IN THE SUPREME COURT OF TEXAS

 

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No. 05-0594

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The University of Texas Medical Branch at Galveston,

Petitioner,

 

v.

 

The Estate of Darla Blackmon, by its Beneficiary Sheila Shultz,

and Sheila Shultz, Individually,

Respondents

 

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On Petition for Review from the

Court of Appeals for the Tenth District of Texas

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PER CURIAM

 

While the petitioner’s interlocutory appeal from its plea to the jurisdiction was pending in the court of appeals, the respondent filed a nonsuit. We conclude that the nonsuit deprived the court of appeals of jurisdiction, and we vacate its order and dismiss this interlocutory appeal for want of jurisdiction.

Darla Blackmon died of pneumonia while incarcerated at a Texas Department of Criminal Justice substance abuse facility operated by the University of Texas Medical Branch at Galveston (UTMB). Blackmon’s daughter, Sheila Shultz, brought suit for wrongful death and survival damages, claiming that UTMB negligently failed to diagnose and treat her mother’s illness. Shultz alleged a waiver of sovereign immunity under the Tort Claims Act’s exception for personal injury or death caused by a condition or use of tangible personal property. See Tex. Civ. Prac. & Rem. Code § 101.021(2). UTMB filed a plea to the jurisdiction, which the trial court denied, and then brought an interlocutory appeal. See id. § 51.014(a)(8).

The court of appeals initially reversed the trial court’s order and rendered judgment for UTMB, but then withdrew its judgment upon granting Shultz’s motion for rehearing. Three weeks later, Shultz filed a nonsuit and moved to dismiss the appeal for want of jurisdiction. The court of appeals denied Shultz’s motion, and eventually issued a new opinion denying UTMB’s plea to the jurisdiction. 169 S.W.3d 712. Responding to UTMB’s appeal in this Court, Shultz contends that there is no longer a case or controversy, and that her nonsuit deprived the court of appeals of jurisdiction over UTMB’s appeal. We agree.

Under the Texas Rules of Civil Procedure, “[a]t any time before the plaintiff has introduced all of his evidence other than rebuttal evidence, the plaintiff may dismiss a case, or take a non-suit, which shall be entered in the minutes.” Tex. R. Civ. P. 162. Rule 162 applies in this case because Shultz filed the nonsuit while this matter was pending on interlocutory appeal from UTMB’s pretrial plea to the jurisdiction. Under these circumstances, the nonsuit extinguishes a case or controversy from “the moment the motion is filed” or an oral motion is made in open court; the only requirement is “the mere filing of the motion with the clerk of the court.” Shadowbrook Apts. v. Abu-Ahmad, 783 S.W.2d 210, 211 (Tex. 1990); see also Greenberg v. Brookshire, 640 S.W.2d 870, 872 (Tex. 1982). While the date on which the trial court signs an order dismissing the suit is the “starting point for determining when a trial court’s plenary power expires,” a nonsuit is effective when it is filed. In re Bennett, 960 S.W.2d 35, 38 (Tex. 1997); Tex. R. Civ. P. 329b. The trial court generally has no discretion to refuse to dismiss the suit, and its order doing so is ministerial. In re Bennett, 960 S.W.2d at 38; Shadowbrook, 783 S.W.2d at 211.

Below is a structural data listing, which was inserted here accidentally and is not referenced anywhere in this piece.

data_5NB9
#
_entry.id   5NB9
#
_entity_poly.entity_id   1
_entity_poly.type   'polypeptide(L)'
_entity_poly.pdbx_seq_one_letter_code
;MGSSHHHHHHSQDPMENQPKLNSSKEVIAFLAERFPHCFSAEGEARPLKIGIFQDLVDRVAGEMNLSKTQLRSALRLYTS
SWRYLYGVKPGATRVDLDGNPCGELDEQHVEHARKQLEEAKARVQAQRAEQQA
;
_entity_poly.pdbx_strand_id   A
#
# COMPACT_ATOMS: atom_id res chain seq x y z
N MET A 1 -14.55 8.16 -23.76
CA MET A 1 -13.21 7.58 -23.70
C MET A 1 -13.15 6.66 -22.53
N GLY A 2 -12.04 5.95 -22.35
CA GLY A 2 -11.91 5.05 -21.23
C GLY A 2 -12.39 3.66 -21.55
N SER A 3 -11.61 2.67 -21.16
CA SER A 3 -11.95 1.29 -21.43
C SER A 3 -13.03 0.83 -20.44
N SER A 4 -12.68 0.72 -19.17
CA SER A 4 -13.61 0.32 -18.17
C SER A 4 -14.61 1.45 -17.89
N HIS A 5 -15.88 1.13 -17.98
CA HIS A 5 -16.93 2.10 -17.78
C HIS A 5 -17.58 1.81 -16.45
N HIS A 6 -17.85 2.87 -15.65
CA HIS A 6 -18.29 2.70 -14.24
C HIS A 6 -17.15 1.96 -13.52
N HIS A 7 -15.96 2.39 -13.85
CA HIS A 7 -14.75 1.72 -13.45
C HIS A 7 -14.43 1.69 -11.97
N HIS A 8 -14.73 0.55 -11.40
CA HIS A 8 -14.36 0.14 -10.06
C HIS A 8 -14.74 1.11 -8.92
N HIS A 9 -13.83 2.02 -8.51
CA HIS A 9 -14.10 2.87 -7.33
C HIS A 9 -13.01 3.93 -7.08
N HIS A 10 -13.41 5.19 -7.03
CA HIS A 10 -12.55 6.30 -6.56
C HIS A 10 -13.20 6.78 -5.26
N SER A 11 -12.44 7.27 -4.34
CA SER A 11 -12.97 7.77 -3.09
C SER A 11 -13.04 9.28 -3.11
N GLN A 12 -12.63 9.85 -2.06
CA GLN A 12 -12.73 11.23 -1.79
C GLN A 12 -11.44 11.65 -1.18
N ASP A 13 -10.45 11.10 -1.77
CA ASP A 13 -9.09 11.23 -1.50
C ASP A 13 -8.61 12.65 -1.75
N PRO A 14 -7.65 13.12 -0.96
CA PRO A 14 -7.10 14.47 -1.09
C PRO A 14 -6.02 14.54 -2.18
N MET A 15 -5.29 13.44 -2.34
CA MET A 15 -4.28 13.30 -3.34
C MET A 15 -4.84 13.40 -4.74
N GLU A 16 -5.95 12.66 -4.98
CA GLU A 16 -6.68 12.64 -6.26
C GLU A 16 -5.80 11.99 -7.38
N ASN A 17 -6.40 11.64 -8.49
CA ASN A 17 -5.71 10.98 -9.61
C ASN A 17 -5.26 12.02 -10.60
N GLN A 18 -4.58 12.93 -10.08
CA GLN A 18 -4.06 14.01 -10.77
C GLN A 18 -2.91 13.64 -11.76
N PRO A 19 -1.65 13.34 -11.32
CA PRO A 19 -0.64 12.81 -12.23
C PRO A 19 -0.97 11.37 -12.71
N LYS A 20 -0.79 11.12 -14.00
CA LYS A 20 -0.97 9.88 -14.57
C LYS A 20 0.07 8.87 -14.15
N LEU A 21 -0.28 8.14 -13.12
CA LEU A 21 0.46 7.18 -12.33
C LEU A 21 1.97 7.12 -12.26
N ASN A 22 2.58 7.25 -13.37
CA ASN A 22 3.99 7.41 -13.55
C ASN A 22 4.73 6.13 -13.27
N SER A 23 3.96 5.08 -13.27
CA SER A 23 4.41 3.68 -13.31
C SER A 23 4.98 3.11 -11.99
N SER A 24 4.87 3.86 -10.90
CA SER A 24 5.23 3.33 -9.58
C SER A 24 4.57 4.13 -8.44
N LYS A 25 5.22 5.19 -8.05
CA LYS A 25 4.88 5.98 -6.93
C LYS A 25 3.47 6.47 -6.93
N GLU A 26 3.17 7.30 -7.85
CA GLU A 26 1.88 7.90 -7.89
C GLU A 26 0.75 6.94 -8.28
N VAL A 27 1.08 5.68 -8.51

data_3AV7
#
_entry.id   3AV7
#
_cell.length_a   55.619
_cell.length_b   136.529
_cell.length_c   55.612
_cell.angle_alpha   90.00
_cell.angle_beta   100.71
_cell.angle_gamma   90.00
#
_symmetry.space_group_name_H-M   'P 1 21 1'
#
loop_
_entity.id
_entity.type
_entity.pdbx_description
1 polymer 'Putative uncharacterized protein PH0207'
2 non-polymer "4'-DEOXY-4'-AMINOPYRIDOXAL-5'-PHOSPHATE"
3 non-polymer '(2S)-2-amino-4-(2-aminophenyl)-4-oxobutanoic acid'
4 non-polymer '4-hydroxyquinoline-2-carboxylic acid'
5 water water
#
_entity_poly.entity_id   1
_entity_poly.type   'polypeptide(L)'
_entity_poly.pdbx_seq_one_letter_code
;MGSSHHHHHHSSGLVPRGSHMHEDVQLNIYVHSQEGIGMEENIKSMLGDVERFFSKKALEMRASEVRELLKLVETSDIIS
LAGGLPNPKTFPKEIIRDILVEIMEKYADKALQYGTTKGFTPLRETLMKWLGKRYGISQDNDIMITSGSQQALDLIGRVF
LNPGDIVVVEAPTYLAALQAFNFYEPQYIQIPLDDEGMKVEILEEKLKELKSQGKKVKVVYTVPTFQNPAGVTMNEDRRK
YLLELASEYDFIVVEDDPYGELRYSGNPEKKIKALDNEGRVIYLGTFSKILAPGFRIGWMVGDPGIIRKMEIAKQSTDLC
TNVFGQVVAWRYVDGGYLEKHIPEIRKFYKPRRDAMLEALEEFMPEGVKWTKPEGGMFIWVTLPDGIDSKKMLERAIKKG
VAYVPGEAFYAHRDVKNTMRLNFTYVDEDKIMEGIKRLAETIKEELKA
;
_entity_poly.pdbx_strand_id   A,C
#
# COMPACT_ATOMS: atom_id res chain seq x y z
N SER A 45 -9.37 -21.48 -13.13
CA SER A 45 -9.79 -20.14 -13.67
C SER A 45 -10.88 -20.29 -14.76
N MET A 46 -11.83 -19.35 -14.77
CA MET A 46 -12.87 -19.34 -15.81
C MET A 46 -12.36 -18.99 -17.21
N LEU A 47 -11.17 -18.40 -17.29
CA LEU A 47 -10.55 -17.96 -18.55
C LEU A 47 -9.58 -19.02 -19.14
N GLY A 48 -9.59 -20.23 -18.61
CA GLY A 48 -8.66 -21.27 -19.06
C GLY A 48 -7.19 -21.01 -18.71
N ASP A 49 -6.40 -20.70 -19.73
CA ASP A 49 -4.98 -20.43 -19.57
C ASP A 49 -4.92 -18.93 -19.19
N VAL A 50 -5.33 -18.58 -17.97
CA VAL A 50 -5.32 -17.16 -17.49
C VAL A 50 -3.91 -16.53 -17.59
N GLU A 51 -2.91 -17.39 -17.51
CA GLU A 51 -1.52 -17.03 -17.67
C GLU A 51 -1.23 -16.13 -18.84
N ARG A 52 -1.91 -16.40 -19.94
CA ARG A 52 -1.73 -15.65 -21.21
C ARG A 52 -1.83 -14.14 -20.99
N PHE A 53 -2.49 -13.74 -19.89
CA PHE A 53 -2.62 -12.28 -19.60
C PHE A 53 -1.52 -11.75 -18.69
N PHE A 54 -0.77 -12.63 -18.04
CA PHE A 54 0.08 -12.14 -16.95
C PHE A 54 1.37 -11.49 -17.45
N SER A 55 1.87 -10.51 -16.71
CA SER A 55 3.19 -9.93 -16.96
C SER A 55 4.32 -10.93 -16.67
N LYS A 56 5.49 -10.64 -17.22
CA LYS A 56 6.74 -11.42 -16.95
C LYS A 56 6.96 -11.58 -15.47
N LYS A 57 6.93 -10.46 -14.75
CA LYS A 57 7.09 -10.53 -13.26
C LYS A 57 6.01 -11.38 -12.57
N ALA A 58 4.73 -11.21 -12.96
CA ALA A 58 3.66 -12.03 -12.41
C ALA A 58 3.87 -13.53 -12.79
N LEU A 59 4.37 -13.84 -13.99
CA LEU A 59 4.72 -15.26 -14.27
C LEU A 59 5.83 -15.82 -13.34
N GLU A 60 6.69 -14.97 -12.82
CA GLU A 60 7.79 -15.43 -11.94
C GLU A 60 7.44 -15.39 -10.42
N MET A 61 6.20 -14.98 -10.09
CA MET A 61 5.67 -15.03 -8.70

Of course, the trial court need not immediately dismiss the suit when notice of nonsuit is filed. Rule 162 states that the plaintiff’s right to nonsuit “shall not prejudice the right of an adverse party to be heard on a pending claim for affirmative relief or excuse the payment of all costs taxed by the clerk,” and a dismissal “shall have no effect on any motion for sanctions, attorney’s fees or other costs, pending at the time of dismissal.” Tex. R. Civ. P. 162. A claim for affirmative relief must allege a cause of action, independent of the plaintiff’s claim, on which the claimant could recover compensation or relief, even if the plaintiff abandons or is unable to establish his cause of action. BHP Petroleum Co., Inc. v. Millard, 800 S.W.2d 838, 841 (Tex. 1990). UTMB has not raised a claim for affirmative relief, but it did request costs in its plea to the jurisdiction. Rule 162 permits the trial court to hold hearings and enter orders affecting costs, attorney’s fees, and sanctions, even after notice of nonsuit is filed, while the court retains plenary power. In re Bennett, 960 S.W.2d at 38. Thus, the trial court has discretion to defer signing an order of dismissal so that it can “allow a reasonable amount of time” for holding hearings on these matters which are “collateral to the merits of the underlying case.” Id. at 38-39. Although the Rule permits motions for costs, attorney’s fees, and sanctions to remain viable in the trial court, it does not forestall the nonsuit’s effect of rendering the merits of the case moot.

Finally, UTMB argues that a plaintiff cannot nonsuit a claim once a court has rendered a judgment on the merits. See Hyundai Motor Co. v. Alvarado, 892 S.W.2d 853, 854 (Tex. 1995) (holding that a nonsuit results in a dismissal with prejudice as to claims already adjudicated on partial summary judgment). In this case, however, the court of appeals withdrew its judgment for UTMB before the nonsuit was filed. As a result, the nonsuit vitiated only the trial court’s interlocutory order denying UTMB’s plea to the jurisdiction. That ruling favored Shultz and, consequently, its nullification did not prejudice UTMB.

The court of appeals lacked jurisdiction to issue an order and opinion on rehearing. Accordingly, without hearing oral argument, we grant the petition for review, vacate the court of appeals’ order, and dismiss the appeal for want of jurisdiction. Tex. R. App. P. 59.1, 60.2(e).

 

OPINION DELIVERED:     June 9, 2006